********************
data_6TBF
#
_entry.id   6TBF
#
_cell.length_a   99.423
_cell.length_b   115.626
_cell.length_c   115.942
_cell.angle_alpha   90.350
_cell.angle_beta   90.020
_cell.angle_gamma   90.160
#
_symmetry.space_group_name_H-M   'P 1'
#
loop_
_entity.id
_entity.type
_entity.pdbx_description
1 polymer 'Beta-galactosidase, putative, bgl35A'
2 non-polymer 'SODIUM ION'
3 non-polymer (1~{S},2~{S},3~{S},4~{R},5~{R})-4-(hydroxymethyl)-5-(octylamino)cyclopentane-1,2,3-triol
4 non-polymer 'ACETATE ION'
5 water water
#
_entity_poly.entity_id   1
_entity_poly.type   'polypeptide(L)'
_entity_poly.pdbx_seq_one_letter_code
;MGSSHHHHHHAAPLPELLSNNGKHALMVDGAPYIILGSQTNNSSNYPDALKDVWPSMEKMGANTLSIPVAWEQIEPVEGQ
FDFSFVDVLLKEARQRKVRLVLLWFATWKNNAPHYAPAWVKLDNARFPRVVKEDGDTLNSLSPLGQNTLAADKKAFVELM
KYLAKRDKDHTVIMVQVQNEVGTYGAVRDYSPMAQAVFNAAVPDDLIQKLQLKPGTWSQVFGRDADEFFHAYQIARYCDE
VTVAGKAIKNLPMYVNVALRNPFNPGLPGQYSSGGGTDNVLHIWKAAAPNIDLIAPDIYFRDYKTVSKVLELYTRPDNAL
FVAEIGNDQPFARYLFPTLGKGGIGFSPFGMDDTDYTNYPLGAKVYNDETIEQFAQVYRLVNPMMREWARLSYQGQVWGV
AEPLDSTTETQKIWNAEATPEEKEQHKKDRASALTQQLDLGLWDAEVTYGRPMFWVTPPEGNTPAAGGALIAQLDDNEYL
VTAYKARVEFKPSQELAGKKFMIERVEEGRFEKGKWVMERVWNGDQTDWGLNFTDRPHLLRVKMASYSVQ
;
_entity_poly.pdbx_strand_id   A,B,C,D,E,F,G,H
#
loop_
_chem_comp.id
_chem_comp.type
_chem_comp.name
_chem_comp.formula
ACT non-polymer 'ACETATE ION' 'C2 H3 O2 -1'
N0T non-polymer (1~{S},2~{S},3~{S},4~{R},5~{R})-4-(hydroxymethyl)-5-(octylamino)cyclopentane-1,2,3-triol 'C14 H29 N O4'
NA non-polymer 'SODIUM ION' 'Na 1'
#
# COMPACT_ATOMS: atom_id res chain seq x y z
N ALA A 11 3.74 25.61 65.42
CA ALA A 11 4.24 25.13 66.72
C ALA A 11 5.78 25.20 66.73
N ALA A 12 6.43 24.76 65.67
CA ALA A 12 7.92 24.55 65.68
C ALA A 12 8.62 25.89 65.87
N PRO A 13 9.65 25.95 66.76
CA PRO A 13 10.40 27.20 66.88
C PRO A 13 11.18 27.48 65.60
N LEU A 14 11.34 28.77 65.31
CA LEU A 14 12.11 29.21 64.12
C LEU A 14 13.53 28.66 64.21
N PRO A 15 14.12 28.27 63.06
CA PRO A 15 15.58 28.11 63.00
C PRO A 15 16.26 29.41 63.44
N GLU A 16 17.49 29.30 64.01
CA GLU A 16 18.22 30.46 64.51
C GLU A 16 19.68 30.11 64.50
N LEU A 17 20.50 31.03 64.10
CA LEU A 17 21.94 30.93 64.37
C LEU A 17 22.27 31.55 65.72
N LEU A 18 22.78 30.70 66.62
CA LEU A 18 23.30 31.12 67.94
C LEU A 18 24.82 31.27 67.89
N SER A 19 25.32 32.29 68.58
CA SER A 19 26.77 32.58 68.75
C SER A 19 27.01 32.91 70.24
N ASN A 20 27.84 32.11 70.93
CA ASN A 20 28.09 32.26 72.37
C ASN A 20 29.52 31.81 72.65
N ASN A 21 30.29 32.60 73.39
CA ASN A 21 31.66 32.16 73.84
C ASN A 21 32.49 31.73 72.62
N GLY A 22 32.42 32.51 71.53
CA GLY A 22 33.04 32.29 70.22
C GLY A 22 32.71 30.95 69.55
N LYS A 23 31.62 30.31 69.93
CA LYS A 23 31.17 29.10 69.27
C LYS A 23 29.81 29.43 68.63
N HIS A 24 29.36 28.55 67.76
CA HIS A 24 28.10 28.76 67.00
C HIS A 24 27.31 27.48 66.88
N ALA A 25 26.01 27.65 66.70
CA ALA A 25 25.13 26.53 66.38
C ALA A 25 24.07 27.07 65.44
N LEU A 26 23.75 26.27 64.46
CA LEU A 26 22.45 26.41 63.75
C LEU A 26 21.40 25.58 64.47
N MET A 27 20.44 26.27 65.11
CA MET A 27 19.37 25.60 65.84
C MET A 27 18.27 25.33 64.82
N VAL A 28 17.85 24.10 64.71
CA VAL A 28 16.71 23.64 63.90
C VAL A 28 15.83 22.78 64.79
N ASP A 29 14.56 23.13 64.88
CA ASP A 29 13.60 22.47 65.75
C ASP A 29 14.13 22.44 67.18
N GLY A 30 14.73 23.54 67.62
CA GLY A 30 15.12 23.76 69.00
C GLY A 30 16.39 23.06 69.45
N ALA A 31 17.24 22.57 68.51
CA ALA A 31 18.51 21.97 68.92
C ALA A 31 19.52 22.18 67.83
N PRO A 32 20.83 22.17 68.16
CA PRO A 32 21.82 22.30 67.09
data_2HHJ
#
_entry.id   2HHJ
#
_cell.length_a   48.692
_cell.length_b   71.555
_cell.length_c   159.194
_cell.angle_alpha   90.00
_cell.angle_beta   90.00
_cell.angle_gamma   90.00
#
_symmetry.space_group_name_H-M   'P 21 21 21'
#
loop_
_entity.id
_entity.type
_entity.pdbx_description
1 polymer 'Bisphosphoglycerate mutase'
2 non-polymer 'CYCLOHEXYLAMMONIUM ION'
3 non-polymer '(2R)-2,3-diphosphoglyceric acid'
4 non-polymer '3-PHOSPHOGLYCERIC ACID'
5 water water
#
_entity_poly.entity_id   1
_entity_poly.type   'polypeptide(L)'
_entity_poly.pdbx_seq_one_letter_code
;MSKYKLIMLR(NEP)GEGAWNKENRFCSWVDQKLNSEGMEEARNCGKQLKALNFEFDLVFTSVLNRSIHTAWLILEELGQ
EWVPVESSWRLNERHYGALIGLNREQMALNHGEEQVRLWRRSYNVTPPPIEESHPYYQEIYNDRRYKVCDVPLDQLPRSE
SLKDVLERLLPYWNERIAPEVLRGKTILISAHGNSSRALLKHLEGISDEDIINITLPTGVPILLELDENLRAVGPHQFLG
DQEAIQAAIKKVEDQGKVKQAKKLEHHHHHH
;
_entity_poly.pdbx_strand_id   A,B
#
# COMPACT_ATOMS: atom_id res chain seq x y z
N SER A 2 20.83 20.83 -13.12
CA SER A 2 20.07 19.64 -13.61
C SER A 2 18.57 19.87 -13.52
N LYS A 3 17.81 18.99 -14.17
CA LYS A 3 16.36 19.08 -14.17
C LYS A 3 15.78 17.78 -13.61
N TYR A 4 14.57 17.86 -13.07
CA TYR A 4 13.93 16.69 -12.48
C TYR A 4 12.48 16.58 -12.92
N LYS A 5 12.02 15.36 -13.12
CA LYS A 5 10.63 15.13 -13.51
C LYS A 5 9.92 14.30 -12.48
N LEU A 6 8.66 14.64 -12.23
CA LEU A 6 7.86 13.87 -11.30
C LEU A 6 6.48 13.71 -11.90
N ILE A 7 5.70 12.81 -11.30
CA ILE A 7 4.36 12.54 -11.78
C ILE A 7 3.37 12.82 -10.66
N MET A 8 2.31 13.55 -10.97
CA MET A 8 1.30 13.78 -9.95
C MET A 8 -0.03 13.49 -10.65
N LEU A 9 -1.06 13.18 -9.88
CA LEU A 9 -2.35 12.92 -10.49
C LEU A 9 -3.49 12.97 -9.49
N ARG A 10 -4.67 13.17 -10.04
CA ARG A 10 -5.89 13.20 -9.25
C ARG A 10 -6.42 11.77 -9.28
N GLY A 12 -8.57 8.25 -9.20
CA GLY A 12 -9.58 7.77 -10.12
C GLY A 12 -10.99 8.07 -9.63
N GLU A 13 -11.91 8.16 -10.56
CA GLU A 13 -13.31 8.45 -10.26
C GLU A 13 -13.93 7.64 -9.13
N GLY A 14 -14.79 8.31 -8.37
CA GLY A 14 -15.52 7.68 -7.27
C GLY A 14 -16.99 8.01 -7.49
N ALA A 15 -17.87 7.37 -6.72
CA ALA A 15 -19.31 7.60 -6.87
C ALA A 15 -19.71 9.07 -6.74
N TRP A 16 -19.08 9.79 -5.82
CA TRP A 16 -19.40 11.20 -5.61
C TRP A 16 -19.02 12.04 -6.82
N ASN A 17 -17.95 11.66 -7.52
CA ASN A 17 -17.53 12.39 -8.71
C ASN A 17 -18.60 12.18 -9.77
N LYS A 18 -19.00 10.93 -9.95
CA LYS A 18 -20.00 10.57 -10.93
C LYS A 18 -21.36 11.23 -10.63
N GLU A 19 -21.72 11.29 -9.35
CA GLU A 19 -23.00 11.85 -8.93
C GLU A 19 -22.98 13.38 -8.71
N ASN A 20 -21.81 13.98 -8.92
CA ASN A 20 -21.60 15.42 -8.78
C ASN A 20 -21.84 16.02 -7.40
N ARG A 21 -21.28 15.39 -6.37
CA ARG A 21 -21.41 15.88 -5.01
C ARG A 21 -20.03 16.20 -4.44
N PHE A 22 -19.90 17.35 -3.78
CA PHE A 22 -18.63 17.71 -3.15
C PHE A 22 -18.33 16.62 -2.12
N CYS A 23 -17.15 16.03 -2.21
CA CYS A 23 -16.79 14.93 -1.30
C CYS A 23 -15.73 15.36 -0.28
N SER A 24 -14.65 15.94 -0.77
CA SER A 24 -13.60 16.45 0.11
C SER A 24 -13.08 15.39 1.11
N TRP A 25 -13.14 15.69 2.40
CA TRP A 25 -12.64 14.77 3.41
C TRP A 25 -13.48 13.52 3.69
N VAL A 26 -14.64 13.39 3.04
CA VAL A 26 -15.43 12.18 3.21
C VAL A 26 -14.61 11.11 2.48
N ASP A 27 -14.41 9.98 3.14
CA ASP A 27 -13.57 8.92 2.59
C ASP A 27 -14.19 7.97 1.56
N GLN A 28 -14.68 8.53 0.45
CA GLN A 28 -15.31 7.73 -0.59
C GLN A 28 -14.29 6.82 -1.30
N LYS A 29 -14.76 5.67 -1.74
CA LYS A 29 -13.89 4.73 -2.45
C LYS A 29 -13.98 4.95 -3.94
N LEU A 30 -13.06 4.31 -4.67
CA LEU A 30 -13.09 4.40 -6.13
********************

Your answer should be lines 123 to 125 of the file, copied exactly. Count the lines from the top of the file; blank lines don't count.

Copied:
_symmetry.space_group_name_H-M   'P 21 21 21'
#
loop_